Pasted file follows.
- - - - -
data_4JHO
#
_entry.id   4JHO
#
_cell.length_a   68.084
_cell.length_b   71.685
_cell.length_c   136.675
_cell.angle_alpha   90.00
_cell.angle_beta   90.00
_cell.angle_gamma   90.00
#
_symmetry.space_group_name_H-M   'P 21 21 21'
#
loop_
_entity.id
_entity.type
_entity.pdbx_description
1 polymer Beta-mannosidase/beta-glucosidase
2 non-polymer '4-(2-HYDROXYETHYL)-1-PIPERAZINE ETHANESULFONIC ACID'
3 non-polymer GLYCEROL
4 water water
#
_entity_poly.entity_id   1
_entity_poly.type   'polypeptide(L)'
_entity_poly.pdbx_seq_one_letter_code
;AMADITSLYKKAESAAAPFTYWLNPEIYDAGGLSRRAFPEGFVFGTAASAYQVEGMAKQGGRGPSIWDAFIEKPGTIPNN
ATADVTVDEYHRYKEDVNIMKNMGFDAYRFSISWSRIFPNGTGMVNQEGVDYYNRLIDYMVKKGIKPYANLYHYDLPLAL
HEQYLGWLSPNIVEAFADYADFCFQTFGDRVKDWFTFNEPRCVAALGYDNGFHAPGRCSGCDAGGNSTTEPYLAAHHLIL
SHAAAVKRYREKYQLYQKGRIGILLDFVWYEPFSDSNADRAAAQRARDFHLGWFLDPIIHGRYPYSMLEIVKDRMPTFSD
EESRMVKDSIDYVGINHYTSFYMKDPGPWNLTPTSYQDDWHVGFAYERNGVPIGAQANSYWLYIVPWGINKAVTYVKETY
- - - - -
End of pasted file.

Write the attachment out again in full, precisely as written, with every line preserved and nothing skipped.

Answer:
data_4JHO
#
_entry.id   4JHO
#
_cell.length_a   68.084
_cell.length_b   71.685
_cell.length_c   136.675
_cell.angle_alpha   90.00
_cell.angle_beta   90.00
_cell.angle_gamma   90.00
#
_symmetry.space_group_name_H-M   'P 21 21 21'
#
loop_
_entity.id
_entity.type
_entity.pdbx_description
1 polymer Beta-mannosidase/beta-glucosidase
2 non-polymer '4-(2-HYDROXYETHYL)-1-PIPERAZINE ETHANESULFONIC ACID'
3 non-polymer GLYCEROL
4 water water
#
_entity_poly.entity_id   1
_entity_poly.type   'polypeptide(L)'
_entity_poly.pdbx_seq_one_letter_code
;AMADITSLYKKAESAAAPFTYWLNPEIYDAGGLSRRAFPEGFVFGTAASAYQVEGMAKQGGRGPSIWDAFIEKPGTIPNN
ATADVTVDEYHRYKEDVNIMKNMGFDAYRFSISWSRIFPNGTGMVNQEGVDYYNRLIDYMVKKGIKPYANLYHYDLPLAL
HEQYLGWLSPNIVEAFADYADFCFQTFGDRVKDWFTFNEPRCVAALGYDNGFHAPGRCSGCDAGGNSTTEPYLAAHHLIL
SHAAAVKRYREKYQLYQKGRIGILLDFVWYEPFSDSNADRAAAQRARDFHLGWFLDPIIHGRYPYSMLEIVKDRMPTFSD
EESRMVKDSIDYVGINHYTSFYMKDPGPWNLTPTSYQDDWHVGFAYERNGVPIGAQANSYWLYIVPWGINKAVTYVKETY